Everyone knows that staying physically active is crucial to your health, as well as managing your stress levels. For many people, joining a commercial gym (especially with those New Year’s resolutions around the corner!) is the obvious answer. You’ve got a professional facility where you can take advantage of a wide range of equipment, and likely personal trainers and exercise classes if that’s what you’re after. But what about a home gym?
Yet we all also know that many (okay, let’s be honest, most) commercial gym memberships quickly start gathering dust, becoming a sizeable monthly expense you never take advantage of. Whether it’s the convenience of not having to leave the house to get in a workout, or simply being able to sweat it out without strangers gawking on every side, investing in a home gym is an attractive alternative for a lot of people. They too, however, have their downsides.
We take a look at the pros and cons of each, to help you decide which option is more likely to suit your needs, lifestyle, budget and personality.
It probably won’t shock you to learn that gym equipment doesn’t come cheap – especially cardio machines like elliptical trainers, rowing machines and treadmills, and strength training equipment like bench presses, abduction machines, plate loaded and selectorized machines.
For most people, purchasing anywhere near the range of machines and equipment you’d find at a commercial gym is out of the question. This is especially true if you’re relatively new to regular workouts, and aren’t yet sure which machines you’re going to spend the most time on anyway.
On the flip side, you can have a home “gym” and keep your costs down by keeping things super simple. If you’re happy to stock a spare room with a few free weights, maybe a pull-up bar, and a comfy yoga mat in easy sight of your laptop to do some free online yoga routines, why not? Apps like Tone It Up and SWEAT, or getting familiar with the no-equipment workout are also options to consider.
You can stock a home gym with whatever equipment you like…
If you’ve already been a dedicated gym bunny for a few years, and know which machines you like and use the most, investing in your very own equipment (and ditching the monthly membership) starts to look a whole lot more sensible. If your spouse or older kids are also going to make use of the machines, even better.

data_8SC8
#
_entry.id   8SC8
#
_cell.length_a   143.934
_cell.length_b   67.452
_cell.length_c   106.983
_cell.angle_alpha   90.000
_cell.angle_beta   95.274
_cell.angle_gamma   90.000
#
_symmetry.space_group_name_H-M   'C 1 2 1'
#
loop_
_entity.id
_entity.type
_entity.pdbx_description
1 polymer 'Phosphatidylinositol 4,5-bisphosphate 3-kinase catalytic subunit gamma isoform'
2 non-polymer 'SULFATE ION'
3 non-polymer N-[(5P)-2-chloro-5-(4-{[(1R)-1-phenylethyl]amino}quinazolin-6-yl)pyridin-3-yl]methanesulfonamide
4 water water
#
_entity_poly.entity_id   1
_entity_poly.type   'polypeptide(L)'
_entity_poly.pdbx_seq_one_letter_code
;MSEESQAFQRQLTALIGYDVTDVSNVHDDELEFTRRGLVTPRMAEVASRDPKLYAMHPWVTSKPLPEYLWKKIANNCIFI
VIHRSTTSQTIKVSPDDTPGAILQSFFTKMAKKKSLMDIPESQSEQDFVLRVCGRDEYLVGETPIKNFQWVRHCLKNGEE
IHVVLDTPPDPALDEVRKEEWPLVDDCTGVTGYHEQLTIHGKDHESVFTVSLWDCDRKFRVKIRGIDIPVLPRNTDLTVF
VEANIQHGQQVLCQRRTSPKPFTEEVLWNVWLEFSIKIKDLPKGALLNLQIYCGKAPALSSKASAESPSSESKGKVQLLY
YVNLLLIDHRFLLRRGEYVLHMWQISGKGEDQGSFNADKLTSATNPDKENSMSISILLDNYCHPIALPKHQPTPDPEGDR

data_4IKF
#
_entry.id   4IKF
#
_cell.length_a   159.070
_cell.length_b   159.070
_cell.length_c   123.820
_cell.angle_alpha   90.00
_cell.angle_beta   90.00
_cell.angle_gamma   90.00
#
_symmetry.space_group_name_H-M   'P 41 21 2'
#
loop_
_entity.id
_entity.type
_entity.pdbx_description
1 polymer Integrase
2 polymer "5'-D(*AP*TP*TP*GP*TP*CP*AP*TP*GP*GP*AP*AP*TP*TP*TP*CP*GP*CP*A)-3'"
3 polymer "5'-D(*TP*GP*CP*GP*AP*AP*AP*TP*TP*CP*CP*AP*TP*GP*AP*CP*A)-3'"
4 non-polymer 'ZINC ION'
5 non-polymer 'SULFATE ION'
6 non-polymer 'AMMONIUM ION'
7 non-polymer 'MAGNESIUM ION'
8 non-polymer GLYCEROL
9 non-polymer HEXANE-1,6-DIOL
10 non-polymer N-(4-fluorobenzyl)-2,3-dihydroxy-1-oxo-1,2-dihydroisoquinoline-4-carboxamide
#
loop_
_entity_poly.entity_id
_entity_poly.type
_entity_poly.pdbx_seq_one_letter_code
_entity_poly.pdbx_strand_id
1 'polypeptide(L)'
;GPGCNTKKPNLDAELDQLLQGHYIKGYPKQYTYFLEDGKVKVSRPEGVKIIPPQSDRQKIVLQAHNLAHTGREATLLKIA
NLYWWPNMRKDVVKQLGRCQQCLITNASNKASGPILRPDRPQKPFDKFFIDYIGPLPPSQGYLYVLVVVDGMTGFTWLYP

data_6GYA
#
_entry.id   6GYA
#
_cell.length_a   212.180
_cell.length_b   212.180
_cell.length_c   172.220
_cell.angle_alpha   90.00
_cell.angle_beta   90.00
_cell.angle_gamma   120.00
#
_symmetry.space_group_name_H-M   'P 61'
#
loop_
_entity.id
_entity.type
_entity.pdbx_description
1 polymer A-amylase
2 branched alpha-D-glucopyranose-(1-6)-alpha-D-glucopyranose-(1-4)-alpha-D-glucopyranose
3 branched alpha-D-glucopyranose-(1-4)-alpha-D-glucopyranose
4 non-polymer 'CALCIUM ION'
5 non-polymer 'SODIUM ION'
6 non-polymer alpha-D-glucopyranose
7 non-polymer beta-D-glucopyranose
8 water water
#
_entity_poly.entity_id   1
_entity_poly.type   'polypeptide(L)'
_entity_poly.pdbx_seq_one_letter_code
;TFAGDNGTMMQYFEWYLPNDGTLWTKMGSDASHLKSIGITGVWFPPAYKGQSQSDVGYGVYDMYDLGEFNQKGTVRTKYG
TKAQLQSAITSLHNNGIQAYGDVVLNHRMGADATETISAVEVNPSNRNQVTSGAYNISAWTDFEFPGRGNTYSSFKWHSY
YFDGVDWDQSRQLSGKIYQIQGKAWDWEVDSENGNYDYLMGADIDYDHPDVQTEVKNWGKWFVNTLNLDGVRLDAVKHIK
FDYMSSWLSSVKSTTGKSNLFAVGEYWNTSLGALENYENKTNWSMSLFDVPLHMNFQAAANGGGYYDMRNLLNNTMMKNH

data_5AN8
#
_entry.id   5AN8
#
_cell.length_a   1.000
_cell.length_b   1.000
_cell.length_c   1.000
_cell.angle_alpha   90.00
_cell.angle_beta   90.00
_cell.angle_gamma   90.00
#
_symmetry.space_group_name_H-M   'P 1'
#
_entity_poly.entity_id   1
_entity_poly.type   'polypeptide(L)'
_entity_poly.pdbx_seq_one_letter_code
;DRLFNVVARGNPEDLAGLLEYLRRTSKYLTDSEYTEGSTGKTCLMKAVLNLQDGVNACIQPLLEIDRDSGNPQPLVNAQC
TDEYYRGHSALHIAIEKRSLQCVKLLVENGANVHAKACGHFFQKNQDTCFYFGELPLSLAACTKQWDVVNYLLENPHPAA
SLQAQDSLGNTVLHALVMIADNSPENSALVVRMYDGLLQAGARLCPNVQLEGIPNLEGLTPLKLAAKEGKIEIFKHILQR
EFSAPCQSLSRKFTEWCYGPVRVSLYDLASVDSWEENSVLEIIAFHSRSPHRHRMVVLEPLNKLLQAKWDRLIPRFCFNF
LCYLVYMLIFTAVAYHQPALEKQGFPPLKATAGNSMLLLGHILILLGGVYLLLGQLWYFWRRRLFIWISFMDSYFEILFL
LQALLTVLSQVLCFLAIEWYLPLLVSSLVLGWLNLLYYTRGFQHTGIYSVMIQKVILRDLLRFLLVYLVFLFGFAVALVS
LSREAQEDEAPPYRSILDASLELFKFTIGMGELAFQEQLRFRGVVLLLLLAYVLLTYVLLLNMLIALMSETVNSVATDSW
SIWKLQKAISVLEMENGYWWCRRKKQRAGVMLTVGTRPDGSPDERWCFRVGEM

…but you’ll never have the range of machines you’d find at a commercial gym
Apart from the very basic limiting factor of space, commercial gyms have facilities you simply can’t recreate at home. We’re talking large swimming pools, separate exercise rooms for spinning, yoga, dance, pilates and aerobics classes, and the presence of gym staff and personal trainers to name but a few.
Commercial gyms often boast some highly specialized machines too. Many gym equipment suppliers in South Africa(where sports like rugby are a big deal!) and around the globe offer advanced medical and sports equipment which is specifically designed for recovering users with injuries or disabilities that make using standard equipment difficult.
If you’re new to working out and don’t yet know what you enjoy (or simply what you’re most likely to stick to) the sheer variety of equipment, classes and facilities offered by a commercial gym are unbeatable.
It’s the number one excuse people give for not sticking to their fitness goals – a lack of time. While an hour a day in the gym doesn’t sound like much on paper, it never really works out that way, does it?
When you factor in traveling to and from the gym, getting dressed before and showering afterwards, “one hour” quickly becomes three in reality. And that’s a significant chunk out of anyone’s day – never mind a busy professional who ends up working late at the office most days anyway.
If it means getting up at the crack of dawn when you’re already exhausted from working late the night before, it’s not surprising so many people simply give up. Unfortunately, and more than a little ironically, it’s those who are the most stressed out who need their health and fitness the most. If this sounds like you, then setting up at least a basic home gym – therefore eliminating travel time altogether – might be an excellent idea.
Is the social element important for you?
Sometimes, peer pressure is a good thing! Working out at a commercial gym where there are eyes on you can be a big motivation to push yourself out of your comfort zone a little. If you tend to lack discipline, partnering up with a regular gym buddy to egg you on can make a massive difference. And if you’re the gregarious type, meeting new people and interacting with acquaintances at the gym can make the overall experience that much more rewarding.